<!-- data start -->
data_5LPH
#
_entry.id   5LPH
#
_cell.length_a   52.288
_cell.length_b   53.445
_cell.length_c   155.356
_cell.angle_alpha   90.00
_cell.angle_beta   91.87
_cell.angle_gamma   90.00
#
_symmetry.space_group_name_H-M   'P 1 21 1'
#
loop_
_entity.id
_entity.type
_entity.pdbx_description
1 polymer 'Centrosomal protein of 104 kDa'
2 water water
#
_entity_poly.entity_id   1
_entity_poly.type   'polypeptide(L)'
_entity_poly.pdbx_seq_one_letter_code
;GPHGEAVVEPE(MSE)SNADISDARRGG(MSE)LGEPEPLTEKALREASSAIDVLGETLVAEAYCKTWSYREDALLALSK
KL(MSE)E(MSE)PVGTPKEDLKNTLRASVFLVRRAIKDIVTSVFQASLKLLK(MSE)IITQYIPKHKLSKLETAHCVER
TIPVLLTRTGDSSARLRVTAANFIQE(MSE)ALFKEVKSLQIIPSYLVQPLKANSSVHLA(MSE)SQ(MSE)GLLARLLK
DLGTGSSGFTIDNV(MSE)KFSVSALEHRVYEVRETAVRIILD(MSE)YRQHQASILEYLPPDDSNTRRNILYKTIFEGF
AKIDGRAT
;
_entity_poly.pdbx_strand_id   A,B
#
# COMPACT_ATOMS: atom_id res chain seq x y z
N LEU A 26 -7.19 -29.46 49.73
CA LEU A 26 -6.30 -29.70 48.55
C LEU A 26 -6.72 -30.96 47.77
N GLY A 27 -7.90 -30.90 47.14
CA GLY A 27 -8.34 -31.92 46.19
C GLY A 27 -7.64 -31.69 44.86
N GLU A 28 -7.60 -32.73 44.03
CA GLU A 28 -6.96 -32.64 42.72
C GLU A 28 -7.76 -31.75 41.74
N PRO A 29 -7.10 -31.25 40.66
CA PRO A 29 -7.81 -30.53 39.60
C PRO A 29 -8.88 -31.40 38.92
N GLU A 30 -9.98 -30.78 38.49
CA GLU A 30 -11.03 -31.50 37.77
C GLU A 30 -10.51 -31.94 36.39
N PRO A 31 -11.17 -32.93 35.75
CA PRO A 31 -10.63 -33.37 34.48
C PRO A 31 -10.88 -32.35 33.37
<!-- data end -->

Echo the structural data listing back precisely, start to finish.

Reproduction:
data_5LPH
#
_entry.id   5LPH
#
_cell.length_a   52.288
_cell.length_b   53.445
_cell.length_c   155.356
_cell.angle_alpha   90.00
_cell.angle_beta   91.87
_cell.angle_gamma   90.00
#
_symmetry.space_group_name_H-M   'P 1 21 1'
#
loop_
_entity.id
_entity.type
_entity.pdbx_description
1 polymer 'Centrosomal protein of 104 kDa'
2 water water
#
_entity_poly.entity_id   1
_entity_poly.type   'polypeptide(L)'
_entity_poly.pdbx_seq_one_letter_code
;GPHGEAVVEPE(MSE)SNADISDARRGG(MSE)LGEPEPLTEKALREASSAIDVLGETLVAEAYCKTWSYREDALLALSK
KL(MSE)E(MSE)PVGTPKEDLKNTLRASVFLVRRAIKDIVTSVFQASLKLLK(MSE)IITQYIPKHKLSKLETAHCVER
TIPVLLTRTGDSSARLRVTAANFIQE(MSE)ALFKEVKSLQIIPSYLVQPLKANSSVHLA(MSE)SQ(MSE)GLLARLLK
DLGTGSSGFTIDNV(MSE)KFSVSALEHRVYEVRETAVRIILD(MSE)YRQHQASILEYLPPDDSNTRRNILYKTIFEGF
AKIDGRAT
;
_entity_poly.pdbx_strand_id   A,B
#
# COMPACT_ATOMS: atom_id res chain seq x y z
N LEU A 26 -7.19 -29.46 49.73
CA LEU A 26 -6.30 -29.70 48.55
C LEU A 26 -6.72 -30.96 47.77
N GLY A 27 -7.90 -30.90 47.14
CA GLY A 27 -8.34 -31.92 46.19
C GLY A 27 -7.64 -31.69 44.86
N GLU A 28 -7.60 -32.73 44.03
CA GLU A 28 -6.96 -32.64 42.72
C GLU A 28 -7.76 -31.75 41.74
N PRO A 29 -7.10 -31.25 40.66
CA PRO A 29 -7.81 -30.53 39.60
C PRO A 29 -8.88 -31.40 38.92
N GLU A 30 -9.98 -30.78 38.49
CA GLU A 30 -11.03 -31.50 37.77
C GLU A 30 -10.51 -31.94 36.39
N PRO A 31 -11.17 -32.93 35.75
CA PRO A 31 -10.63 -33.37 34.48
C PRO A 31 -10.88 -32.35 33.37